Florida Forest Service invites funding applications from private landowners under Southern Pine Beetle Assistance and Prevention Program; scheme offers incentive payments for projects including prescribed burns, pulpwood thinning
June 6, 2014
– Applications From Private Forest Landowners Will Be Accepted June 6-July 18
Florida Commissioner of Agriculture Adam H. Putnam announced today that the Florida Department of Agriculture and Consumer Services' Florida Forest Service is now accepting applications for the Southern Pine Beetle Assistance and Prevention Program. The sign-up period will run from June 6 through July 18 and is available for non-industrial private forest landowners.
“The southern pine beetle is one of the most destructive forest pests in the Southeast,” said Commissioner Putnam. “By taking preventative measures now, Florida's private landowners can greatly reduce their risk of timber loss during future outbreaks.”
Periodic outbreaks can rapidly kill millions of pine trees and deplete tens of thousands of acres of timber resources. The most recent series of major southern pine beetle outbreaks resulted in an estimated $59 million in timber loss between 1999 and 2002.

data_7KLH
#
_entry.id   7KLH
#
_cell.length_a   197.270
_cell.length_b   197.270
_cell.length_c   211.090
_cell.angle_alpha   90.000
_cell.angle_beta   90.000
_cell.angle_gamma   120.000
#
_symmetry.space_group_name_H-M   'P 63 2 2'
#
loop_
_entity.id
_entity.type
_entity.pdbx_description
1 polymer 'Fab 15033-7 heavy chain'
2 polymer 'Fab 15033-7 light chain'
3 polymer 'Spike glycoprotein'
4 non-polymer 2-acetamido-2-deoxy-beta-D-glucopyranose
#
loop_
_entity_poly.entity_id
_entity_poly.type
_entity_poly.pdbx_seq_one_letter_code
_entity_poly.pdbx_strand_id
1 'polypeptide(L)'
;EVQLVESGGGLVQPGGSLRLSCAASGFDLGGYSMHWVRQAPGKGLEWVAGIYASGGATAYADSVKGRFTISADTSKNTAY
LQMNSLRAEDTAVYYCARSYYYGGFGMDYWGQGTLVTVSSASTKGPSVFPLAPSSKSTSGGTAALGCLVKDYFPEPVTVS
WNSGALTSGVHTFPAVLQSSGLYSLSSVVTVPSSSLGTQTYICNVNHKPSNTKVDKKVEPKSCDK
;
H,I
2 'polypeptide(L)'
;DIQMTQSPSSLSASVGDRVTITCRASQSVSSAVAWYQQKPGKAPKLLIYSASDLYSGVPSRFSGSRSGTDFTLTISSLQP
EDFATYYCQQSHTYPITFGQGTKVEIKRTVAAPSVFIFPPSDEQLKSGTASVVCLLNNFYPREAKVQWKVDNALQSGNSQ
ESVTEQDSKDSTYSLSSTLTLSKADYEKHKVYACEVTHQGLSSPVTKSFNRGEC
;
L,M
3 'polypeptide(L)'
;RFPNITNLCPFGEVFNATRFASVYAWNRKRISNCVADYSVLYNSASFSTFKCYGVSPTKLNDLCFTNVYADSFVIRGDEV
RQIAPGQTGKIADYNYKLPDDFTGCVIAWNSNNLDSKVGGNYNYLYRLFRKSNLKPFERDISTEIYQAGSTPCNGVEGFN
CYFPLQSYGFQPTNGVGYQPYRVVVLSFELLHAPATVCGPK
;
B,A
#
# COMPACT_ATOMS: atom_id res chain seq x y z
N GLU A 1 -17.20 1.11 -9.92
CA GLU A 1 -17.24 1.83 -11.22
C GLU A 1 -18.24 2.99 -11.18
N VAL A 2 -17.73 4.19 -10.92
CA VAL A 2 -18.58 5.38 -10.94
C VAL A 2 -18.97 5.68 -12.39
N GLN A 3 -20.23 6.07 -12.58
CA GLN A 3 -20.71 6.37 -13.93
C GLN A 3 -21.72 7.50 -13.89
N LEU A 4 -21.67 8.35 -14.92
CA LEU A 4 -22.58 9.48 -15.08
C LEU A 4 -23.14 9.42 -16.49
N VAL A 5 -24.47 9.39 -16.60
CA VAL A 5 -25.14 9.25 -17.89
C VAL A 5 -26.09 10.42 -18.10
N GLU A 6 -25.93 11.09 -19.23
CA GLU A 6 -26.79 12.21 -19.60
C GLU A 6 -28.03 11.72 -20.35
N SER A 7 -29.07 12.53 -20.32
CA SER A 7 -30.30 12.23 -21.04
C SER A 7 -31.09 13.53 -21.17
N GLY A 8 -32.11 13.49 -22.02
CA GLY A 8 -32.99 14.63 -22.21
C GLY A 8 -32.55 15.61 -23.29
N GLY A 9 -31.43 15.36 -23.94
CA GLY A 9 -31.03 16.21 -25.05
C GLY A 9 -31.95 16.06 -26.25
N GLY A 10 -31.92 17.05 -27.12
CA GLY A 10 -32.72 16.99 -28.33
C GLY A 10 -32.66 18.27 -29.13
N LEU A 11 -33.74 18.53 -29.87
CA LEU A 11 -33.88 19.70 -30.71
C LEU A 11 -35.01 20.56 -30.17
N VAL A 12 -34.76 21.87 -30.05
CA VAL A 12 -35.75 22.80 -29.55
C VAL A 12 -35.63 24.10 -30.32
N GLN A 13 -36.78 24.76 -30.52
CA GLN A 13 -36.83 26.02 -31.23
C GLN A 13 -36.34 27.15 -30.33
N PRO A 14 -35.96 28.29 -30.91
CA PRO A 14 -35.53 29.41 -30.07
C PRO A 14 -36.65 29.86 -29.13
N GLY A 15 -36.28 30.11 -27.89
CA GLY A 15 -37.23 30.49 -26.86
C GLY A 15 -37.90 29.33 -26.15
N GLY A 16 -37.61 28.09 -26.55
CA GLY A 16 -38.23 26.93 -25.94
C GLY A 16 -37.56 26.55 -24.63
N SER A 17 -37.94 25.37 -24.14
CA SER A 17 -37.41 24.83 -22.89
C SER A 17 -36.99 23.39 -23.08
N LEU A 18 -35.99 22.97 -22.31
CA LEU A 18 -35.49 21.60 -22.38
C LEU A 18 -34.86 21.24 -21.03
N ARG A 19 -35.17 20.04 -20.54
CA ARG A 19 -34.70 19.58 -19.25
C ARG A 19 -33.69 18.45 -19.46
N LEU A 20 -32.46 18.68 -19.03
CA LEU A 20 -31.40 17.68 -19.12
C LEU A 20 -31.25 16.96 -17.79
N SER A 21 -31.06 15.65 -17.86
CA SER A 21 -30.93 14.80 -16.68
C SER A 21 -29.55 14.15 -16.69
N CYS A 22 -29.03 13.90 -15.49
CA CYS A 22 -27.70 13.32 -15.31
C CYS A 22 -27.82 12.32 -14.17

The Southern Pine Beetle Assistance Program is offered for private lands in 44 northern Florida counties. (See a map of the eligible counties.)
The program provides incentive payments for the following:
“Since 2005, we have assisted many private forest land owners through this program,” said Jim Karels, Director of the Florida Forest Service. “More than 150,000 Florida acres have been treated for southern pine beetle prevention.”
To learn more about this program and obtain an application form, contact a local Florida Forest Service office or visit www.FreshFromFlorida.com/SouthernPineBeetle/Prevention. Qualified landowners may apply for no more than two approved preventative practices per year. Funding requests may not exceed $10,000 annually. All qualifying applications will be evaluated and ranked for approval. This program is supported through a grant from the U.S. Forest Service.
The Florida Forest Service manages more than 1 million acres of public forestland while protecting 26 million acres of homes, forestland and natural resources from the devastating effects of wildfire.